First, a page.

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The Green World

music reviewmusic review  out of 4 Music Review: The Green World

Artist: Dar Williams
Genre: Folk
Release Date: August 2000

Review by LarryG
2½ stars out of 4

Dar Williams' music on The Green World is, as always, pleasant, thoughtful and literate. But it's not always that compelling. In comparison with a record like David Gray's White Ladder, which gave simple songs edge with a drum machine and synth atmospherics, The Green World is very traditional. The songs are mostly subdued folk. As Williams showed on End of the Summer's ode to therapy What Do You Hear In These Sounds, she's searching for self knowledge. On The Green World, her meditative explorations are decent but not so interesting.

The songs on The Green World aren't as moving as her simple, evocative personal tales When I Was A Boy and The Babysitter's Here from her Honesty Room debut or The Ocean from Mortal City. Now in her 30's, Williams is reaching for bigger meaning. The Green World starts with two vaguely uplifting religious allegories, Playing To The Firmament, which I enjoy most for Rob Hyman's Hooters' throwback pump organ effect, and And A God Descended. Williams' songs are often about seeking inner peace or spirituality. They're amiable, positive stories though it feels like they mean a lot more to Williams than they ever could to her listeners. After All is genial but muted, with very mellow organ backing, about learning from her parents' experience and finding a meaning to life. As on a few songs on The Green World, Williams seems to shoot for a Joan Baez type of intense vocal purity but ends up sounding mannered or overly precious. Spring Street is a well written account of a woman encouraged by "distant friends" to leave a troubled but meaningful small town life by assuming an arty downtown existence. Williams clearly writes from her heart but she covers a lot of very familiar folk territory. We Learned The Sea, about a crew's last voyage, has a stark beauty, with minimal violin and cello by David Mansfield and Jane Scarpantoni, but do we really need another serious, sad sea based folk song. Calling The Moon, another austere song, is a sweet, if somewhat insipid, tribute to the universe. I Had No Right is a heartfelt tribute to Daniel and Philip Berrigan and their protests against war in Vietnam and, recently, in Iraq and Bosnia. It Happens Every Day is a nice but very restrained observation of a small college town that's sadder without a lost friend. Each individual song is poetic and sincere but it's heart to keep focused in a group of such quiet songs.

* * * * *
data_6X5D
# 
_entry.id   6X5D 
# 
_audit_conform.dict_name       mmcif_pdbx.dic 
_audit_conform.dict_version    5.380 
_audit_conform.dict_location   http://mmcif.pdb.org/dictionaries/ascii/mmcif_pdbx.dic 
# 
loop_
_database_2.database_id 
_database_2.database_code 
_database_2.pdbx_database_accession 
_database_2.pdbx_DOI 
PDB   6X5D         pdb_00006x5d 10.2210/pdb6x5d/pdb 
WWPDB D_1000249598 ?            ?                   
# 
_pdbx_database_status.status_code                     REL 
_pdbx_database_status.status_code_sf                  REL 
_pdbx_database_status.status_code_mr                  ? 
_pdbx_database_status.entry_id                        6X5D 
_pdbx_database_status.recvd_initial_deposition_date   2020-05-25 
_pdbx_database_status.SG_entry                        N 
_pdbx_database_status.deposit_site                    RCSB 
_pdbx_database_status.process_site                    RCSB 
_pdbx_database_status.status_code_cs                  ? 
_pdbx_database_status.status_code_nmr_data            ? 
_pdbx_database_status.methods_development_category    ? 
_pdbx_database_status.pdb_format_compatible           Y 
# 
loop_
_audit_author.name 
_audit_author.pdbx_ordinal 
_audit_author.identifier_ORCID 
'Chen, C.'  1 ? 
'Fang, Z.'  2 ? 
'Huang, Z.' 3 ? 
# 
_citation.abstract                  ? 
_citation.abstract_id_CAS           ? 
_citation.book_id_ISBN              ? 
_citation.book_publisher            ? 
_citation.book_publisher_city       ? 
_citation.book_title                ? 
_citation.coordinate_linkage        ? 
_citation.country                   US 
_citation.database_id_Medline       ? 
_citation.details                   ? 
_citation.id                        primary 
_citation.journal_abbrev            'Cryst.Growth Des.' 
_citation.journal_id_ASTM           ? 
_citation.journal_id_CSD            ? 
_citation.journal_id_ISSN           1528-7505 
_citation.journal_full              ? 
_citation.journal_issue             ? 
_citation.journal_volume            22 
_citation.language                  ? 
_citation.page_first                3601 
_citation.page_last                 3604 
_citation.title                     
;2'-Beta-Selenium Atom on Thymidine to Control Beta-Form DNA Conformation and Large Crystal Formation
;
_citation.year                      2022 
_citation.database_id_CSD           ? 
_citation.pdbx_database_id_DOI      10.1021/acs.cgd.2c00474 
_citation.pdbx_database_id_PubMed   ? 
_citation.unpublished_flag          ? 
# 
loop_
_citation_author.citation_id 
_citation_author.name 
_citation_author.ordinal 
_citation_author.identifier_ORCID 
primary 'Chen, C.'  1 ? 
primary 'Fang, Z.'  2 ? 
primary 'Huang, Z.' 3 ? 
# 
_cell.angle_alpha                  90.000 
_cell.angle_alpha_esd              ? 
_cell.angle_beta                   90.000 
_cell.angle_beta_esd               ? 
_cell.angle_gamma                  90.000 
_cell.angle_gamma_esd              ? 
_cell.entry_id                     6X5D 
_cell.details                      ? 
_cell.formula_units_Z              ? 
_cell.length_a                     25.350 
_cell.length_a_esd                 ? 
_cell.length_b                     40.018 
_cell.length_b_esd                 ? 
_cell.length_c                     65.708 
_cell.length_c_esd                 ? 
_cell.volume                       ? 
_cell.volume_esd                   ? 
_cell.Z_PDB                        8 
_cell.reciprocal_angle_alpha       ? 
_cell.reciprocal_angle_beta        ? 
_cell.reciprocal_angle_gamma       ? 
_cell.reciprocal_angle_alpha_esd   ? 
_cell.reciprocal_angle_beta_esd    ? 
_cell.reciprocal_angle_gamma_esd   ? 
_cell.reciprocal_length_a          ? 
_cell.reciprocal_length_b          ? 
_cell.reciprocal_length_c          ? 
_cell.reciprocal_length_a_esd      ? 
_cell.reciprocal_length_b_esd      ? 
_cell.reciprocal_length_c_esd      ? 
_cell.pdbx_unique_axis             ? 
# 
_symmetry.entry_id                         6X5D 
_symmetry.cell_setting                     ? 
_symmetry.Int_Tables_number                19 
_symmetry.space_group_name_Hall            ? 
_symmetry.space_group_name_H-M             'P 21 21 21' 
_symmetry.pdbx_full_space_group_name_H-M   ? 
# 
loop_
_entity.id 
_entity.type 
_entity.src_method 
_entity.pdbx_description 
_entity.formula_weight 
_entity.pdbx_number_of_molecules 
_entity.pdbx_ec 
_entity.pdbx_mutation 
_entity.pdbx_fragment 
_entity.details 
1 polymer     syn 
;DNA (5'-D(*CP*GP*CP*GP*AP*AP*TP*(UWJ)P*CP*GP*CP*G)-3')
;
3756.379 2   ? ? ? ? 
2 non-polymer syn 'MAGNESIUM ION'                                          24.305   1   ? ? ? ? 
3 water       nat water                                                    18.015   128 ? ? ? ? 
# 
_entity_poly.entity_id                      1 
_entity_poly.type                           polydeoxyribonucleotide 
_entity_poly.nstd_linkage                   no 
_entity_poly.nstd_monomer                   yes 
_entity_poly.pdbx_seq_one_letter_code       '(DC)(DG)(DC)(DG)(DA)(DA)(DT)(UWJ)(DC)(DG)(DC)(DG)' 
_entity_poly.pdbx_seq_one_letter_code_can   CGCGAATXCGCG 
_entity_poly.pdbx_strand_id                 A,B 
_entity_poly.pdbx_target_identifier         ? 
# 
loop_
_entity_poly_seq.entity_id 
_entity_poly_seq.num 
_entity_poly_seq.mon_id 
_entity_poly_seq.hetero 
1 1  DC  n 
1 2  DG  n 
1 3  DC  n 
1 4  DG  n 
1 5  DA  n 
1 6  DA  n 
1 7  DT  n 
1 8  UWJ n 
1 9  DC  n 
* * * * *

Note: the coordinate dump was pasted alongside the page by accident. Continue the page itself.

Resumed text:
Nothing on The Green World is quite as infectious as Williams' previous rockers Are You Out There or Cool As I Am but the three uptempo songs are good and very welcome on an otherwise very sedate record. What Do You Love More Than Love, a rare chance for the good band of Graham Maby(bass), Steve Holley(drums) and Steuart Smith(guitar) to rock out, is very winning. Williams creates an upbeat mood and her warm vocal overcomes the lyrics' new age psychology about leaving a relationship for a monastery "when my love felt like another addiction." Even the lesser of the three, I Won't Be Your Yoko Ono, is likable though its lyric and throwaway music are pretty lightweight. Williams wonders if Yoko Ono sacrificed too much of her self and art, trumpets her as a source of inspiration and pledges only to similarly slavishly devote herself to a man's career if he's truly worthy. The Green World ends with Another Mystery. Its openness is easily more appealing than all the quiet, meaningful introspection that precedes it. With banjo and accordion Smith, the record's guitar/keyboard player, creates a rollicking mood for a fun, loose song. Williams sings about wanting to really live life with her partner rather than being worshipped as "an angel or sprite."

If you like straight forward, mellow folk music, you'll probably like The Green World. Williams is an appealing personality with real depth, seriously searching for truth. She has a pleasant voice and her music isn't gimmicky. I find The Green World a little boring and hard to get into. I'd like to see her, lyrically and especially musically, reaching out a little more to a wider audience.



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